Horray for everyone who has found home bargains in the United States. Two of our friends just bought a condo in Palm Springs, Calif., on a total whim. They thought they were just visiting, but now they’re the owners of a ranch with vistas of distant rolling hills. Somebody must have made them an offer they couldn’t refuse.
Other friends of ours, who are from California, ended up in Fort Lauderdale, Fla., in a beautiful condo overlooking the water. They never thought they’d be anywhere else but Los Angeles or maybe Orange County when they retired. Something clicked in that luxury high rise, and now they’re on the East Coast looking at both the Atlantic and the intercoastal waterway. It was a steal.
Lots of other people are finding a great buyers’ market in places like Henderson, Nev., a Vegas suburb where you can live in bland comfort, with a pool and a big Barcalounger facing a huge flatscreen TV. Yes, this option has been tempting at times.
These anecdotes point to how mobile many retirees are, especially if they bought their last home before the bubble. Meanwhile, Mérida isn’t nearly the bargain-hunters’ paradise it used to be.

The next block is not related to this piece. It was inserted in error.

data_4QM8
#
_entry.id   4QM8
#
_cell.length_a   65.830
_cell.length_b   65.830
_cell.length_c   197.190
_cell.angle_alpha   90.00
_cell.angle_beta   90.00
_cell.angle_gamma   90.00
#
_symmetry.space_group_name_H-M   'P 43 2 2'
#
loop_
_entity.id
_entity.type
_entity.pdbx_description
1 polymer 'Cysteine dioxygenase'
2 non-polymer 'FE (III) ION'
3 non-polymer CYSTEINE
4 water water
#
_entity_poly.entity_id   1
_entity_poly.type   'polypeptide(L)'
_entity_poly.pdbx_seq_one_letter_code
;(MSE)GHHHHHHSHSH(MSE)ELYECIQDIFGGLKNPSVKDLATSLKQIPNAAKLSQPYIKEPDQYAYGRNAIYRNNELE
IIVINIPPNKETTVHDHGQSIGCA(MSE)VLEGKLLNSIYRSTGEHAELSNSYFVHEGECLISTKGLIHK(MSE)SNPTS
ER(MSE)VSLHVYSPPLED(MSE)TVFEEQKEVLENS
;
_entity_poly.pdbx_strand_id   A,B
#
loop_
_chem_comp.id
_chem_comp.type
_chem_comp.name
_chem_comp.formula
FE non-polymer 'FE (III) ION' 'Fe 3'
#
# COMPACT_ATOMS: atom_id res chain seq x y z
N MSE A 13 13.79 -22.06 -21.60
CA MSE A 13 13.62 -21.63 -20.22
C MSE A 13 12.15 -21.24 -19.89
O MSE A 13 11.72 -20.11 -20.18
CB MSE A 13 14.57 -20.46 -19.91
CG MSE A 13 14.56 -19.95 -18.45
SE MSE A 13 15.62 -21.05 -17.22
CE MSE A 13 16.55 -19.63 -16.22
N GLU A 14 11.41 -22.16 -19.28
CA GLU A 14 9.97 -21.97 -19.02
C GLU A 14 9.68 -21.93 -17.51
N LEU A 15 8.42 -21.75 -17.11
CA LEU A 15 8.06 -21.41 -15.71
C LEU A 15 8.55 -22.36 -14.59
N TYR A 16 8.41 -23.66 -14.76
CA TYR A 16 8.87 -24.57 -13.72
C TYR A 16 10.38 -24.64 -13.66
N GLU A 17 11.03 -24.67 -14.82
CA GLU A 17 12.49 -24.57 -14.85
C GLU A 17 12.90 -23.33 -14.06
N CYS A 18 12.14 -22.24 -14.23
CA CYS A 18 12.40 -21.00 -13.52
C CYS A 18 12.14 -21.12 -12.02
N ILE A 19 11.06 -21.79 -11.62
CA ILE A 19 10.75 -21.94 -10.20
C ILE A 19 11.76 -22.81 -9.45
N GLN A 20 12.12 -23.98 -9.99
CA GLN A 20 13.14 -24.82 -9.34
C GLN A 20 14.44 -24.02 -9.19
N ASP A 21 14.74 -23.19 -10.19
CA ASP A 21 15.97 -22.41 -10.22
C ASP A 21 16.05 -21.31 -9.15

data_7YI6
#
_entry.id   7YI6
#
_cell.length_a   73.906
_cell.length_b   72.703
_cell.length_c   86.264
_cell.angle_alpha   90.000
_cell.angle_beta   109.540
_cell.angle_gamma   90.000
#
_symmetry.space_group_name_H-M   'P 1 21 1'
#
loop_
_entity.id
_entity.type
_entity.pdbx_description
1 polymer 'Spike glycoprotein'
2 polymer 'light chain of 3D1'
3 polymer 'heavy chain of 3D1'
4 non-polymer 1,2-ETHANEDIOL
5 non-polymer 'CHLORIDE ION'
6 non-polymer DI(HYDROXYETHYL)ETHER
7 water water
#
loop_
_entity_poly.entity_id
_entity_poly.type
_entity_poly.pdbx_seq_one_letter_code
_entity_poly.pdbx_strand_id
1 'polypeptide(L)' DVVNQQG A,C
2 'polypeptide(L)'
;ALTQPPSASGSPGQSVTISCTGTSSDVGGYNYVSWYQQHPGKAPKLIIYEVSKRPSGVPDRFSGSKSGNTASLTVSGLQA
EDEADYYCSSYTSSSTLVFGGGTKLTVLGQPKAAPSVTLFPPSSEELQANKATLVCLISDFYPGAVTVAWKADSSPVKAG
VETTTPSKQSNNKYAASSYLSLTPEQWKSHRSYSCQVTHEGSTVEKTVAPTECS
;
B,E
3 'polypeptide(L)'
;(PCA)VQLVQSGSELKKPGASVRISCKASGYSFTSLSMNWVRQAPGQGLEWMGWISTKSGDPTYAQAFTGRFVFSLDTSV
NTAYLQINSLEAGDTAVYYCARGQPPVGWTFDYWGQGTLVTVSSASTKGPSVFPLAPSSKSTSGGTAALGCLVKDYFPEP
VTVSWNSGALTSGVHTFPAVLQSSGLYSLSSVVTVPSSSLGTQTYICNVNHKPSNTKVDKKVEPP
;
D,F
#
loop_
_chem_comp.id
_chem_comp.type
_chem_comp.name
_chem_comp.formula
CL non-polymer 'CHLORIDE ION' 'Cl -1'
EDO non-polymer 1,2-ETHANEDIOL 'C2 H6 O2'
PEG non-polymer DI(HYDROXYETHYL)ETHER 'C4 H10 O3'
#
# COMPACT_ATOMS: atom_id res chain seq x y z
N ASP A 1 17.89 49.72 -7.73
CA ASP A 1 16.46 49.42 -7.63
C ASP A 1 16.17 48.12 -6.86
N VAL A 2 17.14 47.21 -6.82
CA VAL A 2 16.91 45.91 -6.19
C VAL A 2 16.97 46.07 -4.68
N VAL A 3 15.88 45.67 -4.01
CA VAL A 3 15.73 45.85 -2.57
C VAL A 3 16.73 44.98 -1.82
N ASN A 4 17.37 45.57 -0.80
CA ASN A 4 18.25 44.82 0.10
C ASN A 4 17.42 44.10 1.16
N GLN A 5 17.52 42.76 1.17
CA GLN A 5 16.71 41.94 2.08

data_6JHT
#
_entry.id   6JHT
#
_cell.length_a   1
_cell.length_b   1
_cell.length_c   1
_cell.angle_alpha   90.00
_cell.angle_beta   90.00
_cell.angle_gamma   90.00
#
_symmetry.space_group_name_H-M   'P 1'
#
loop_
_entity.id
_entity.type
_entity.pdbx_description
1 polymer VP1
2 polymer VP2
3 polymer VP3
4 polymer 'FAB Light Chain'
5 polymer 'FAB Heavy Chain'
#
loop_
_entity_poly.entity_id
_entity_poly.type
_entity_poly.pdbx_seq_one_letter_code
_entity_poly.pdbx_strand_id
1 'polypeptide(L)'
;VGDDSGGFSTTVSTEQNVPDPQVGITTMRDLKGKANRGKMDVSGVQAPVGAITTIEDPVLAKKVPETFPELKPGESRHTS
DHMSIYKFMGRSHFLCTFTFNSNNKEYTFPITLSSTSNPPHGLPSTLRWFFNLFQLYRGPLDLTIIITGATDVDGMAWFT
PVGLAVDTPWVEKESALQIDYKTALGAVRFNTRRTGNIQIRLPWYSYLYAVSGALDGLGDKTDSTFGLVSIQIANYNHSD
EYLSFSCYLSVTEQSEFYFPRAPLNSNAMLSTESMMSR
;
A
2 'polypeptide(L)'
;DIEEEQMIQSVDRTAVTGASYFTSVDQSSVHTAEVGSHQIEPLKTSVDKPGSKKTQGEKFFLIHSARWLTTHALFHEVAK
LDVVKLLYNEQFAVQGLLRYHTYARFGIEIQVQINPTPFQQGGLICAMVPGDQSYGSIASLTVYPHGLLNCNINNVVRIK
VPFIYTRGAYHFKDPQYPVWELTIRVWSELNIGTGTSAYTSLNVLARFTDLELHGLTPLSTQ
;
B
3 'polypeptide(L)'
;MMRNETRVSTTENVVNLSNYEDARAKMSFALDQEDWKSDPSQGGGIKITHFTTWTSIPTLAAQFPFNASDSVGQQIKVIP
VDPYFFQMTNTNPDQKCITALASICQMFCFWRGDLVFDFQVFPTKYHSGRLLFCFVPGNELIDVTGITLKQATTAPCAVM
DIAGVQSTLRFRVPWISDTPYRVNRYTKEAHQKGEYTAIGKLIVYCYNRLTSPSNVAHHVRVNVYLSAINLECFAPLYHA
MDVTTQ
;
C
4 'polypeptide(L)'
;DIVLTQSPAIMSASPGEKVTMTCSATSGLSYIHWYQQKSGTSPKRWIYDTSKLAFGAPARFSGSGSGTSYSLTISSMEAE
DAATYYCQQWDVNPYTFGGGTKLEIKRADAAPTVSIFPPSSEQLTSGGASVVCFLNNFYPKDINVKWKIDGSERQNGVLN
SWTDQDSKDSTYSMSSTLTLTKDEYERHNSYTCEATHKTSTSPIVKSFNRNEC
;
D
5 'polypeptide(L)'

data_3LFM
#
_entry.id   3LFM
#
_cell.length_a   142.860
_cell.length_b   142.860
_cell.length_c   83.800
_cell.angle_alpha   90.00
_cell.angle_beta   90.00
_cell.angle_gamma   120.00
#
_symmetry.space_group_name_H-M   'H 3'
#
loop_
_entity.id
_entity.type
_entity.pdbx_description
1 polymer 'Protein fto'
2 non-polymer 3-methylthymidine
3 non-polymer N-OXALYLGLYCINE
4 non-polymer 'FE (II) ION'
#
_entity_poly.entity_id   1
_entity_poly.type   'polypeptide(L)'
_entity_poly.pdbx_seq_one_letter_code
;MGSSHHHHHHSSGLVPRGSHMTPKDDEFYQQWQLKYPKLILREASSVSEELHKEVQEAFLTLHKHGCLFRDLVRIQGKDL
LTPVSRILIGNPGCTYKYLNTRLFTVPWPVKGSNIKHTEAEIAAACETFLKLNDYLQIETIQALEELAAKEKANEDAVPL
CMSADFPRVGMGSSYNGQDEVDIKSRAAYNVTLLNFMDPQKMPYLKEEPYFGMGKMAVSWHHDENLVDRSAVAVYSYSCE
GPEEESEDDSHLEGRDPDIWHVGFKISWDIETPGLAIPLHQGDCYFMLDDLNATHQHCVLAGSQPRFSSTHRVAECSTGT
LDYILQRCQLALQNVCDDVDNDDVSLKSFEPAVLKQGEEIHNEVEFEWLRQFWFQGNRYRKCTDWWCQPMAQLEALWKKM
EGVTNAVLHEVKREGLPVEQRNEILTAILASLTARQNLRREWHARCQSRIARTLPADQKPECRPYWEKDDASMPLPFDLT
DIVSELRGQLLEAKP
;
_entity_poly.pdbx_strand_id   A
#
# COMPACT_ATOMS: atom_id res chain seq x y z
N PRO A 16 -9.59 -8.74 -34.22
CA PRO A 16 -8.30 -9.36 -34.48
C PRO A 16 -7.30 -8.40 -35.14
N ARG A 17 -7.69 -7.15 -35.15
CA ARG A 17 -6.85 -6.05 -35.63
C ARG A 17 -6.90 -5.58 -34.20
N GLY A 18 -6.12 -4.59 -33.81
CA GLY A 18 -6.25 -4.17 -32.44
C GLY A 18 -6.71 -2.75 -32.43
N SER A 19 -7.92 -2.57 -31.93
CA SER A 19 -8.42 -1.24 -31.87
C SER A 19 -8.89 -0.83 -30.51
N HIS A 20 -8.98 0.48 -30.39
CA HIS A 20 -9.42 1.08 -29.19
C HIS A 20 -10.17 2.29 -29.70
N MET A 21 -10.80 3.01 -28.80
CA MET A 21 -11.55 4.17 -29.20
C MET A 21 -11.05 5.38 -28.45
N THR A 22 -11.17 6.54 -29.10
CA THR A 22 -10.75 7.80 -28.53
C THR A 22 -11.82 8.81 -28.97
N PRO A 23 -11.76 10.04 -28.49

A reality show isn’t such a reliable barometer, but I’ll cite it anyway because I think they’re right in this case. On House Hunters International, their most recent Mérida episode was uncharacteristically discouraging. The episode follows a couple from Canada with a $225,000 budget. Here’s the narrator:
“… they might be too late. A colonial-style real estate boom in Merida has properties flying off the market.”
“They thought they could get in cheap, but they’re discovering that the properties left over from the booming market don’t meet all their wishes.”
“… They’re buying at the end of a recent housing boom and finding the leftovers aren’t up to snuff.”
Is there a silver lining here? Maybe.
I don’t want Mérida to be filled with expats who came here simply because it’s cheap, like a south-of-the-border Henderson. The city deserves better. It should remain a magnet for anyone who’s game for adventure, ready to take a risk, willing to learn something new, or even completely change their world view, at mid-life. To make it paradise, you need ample cash, smarts and perseverance. Then you discover it’s not really paradise, and you realize it’s OK, because you love it here. It remains to be seen if we qualify under this criteria. I’m still mucking about in Connecticut.
You can go to the Top Retirements website, do a cost-of-living calculation, and buy a lakeside parcel in Tennessee. There’s a guy commenting on that site right now who published a well-known book on his disastrous attempt to settle in Lake Chapala, and now he’s happily ensconced in a gated community in Florida. For me, that’s a place where I’d go and wait for death. For him, it’s a comfortable and carefree existence. For the first time, I think there’s a book in me, too. I’ve been trying to get the tone right, and I’ve already designed the cover. It won’t be finished until we’ve settled in at Casa Nana. Here’s hoping the final chapter isn’t set in a gated community outside Orlando.